St Mary Magdalene, Taunton
|St Mary Magdalene|
Location within Somerset
|Architectural style||Early Tudor Perpendicular Gothic style|
|Town or city||Taunton|
History and description
St Mary's church was probably established as part of the reorganisation of Taunton by Henry of Blois, Bishop of Winchester, by 1180, and has been the town church since 1308. A new chapel was consecrated in 1437.
It is built of sandstone and has a painted interior. Most of the statues and stained glass date from the Victorian restoration. Within the church are a variety of memorials and tablets including War Memorials for soldiers from Somerset, including the Somerset Light Infantry.
The tower was built around 1503, financed by the prosperity created by the wool trade, and was rebuilt in 1858-62 (in replica) by Sir Giles Gilbert Scott and Benjamin Ferrey, using Otter sandstone from Sir Alexander hood's quarry at Williton and some Igneous Diorite from Hestercombe. It is considered to be one of the best examples of a Somerset tower and a 163 feet (50 m) tall landmark.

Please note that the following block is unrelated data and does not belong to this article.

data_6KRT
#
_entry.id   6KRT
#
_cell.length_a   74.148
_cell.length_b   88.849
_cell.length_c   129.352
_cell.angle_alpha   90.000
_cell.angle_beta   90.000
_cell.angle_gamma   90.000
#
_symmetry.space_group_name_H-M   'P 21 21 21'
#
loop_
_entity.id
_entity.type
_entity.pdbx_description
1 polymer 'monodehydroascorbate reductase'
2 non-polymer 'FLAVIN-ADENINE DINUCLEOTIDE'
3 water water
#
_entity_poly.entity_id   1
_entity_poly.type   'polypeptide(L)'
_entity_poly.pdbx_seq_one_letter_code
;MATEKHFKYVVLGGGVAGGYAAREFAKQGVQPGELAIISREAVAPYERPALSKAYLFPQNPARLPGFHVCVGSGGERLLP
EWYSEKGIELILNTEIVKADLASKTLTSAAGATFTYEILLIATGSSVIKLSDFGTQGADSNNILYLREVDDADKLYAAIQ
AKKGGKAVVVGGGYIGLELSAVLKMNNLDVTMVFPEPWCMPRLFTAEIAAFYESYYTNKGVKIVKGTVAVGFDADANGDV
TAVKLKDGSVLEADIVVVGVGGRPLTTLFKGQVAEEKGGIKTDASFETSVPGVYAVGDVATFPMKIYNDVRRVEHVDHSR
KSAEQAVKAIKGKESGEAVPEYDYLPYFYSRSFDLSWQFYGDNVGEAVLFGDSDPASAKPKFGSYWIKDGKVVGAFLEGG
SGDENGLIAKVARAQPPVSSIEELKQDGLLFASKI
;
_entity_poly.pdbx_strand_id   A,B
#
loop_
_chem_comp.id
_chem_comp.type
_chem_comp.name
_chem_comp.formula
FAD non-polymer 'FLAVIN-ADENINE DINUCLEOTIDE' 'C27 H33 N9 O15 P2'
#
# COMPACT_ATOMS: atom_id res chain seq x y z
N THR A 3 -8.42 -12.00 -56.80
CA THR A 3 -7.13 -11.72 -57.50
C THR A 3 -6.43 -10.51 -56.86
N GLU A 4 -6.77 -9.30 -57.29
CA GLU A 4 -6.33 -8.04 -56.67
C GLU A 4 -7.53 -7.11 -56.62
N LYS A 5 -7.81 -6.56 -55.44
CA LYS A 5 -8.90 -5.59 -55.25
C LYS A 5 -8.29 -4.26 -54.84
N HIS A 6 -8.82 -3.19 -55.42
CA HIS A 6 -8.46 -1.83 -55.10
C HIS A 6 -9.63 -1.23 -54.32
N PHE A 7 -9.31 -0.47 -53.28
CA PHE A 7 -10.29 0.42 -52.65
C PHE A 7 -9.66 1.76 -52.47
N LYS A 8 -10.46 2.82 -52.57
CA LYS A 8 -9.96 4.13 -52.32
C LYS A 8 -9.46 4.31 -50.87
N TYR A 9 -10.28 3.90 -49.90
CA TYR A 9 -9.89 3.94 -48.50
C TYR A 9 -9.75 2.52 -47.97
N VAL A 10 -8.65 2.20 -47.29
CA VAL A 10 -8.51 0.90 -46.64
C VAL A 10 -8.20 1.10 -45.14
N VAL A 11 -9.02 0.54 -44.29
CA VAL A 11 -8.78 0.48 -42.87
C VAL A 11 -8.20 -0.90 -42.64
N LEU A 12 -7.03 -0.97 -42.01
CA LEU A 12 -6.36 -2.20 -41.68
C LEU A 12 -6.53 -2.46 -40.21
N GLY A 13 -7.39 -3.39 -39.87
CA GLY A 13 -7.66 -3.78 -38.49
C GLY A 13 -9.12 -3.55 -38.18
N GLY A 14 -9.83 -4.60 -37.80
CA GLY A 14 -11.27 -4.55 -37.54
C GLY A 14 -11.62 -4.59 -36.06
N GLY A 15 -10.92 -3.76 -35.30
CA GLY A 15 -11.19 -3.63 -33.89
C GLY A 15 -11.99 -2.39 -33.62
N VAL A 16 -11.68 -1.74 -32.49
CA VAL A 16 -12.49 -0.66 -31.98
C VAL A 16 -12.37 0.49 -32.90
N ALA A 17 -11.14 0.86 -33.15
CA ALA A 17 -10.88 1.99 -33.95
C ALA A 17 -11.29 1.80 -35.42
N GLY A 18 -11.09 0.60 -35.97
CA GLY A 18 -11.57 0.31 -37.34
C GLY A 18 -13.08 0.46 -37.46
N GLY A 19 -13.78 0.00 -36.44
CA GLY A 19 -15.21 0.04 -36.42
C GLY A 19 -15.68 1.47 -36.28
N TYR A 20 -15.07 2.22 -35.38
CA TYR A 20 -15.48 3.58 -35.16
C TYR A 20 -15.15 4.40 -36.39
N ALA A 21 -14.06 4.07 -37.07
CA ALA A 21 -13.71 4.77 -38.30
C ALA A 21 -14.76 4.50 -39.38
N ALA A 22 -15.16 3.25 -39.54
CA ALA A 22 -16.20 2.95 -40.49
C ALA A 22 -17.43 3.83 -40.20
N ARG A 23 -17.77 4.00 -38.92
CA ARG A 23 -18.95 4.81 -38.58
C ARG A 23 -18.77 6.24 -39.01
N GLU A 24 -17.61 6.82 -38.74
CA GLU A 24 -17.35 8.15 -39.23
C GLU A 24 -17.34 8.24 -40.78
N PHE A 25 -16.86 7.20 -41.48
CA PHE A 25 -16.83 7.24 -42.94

The tower was described by Simon Jenkins, an acknowledged authority on English churches, as being "the noblest parish tower in England." The tower itself has 12 bells and a clock mechanism. Two of the hammers on the clock mechanism are not striking. The tower contains twelve bells hung for ringing plus three accidental (semitone) bells hung for chiming. The bells were made by Thomas Bilbie from the Bilbie family of Chew Stoke, Taylors Eayre & Smith of Loughborough, and various members of the Mears and Stainbank families of the Whitechapel Bell Foundry.
The church has suffered from the weather over the years and there have been various appeals for funding to repair the fabric of the building including one for £135,000, to repair the tower's stonework after two pinnacles fell through the roof. In 2009 vandals damaged some of the windows of the church, however the stained glass, which includes fragments from the medieval era were undamaged as they are protected by wire mesh.
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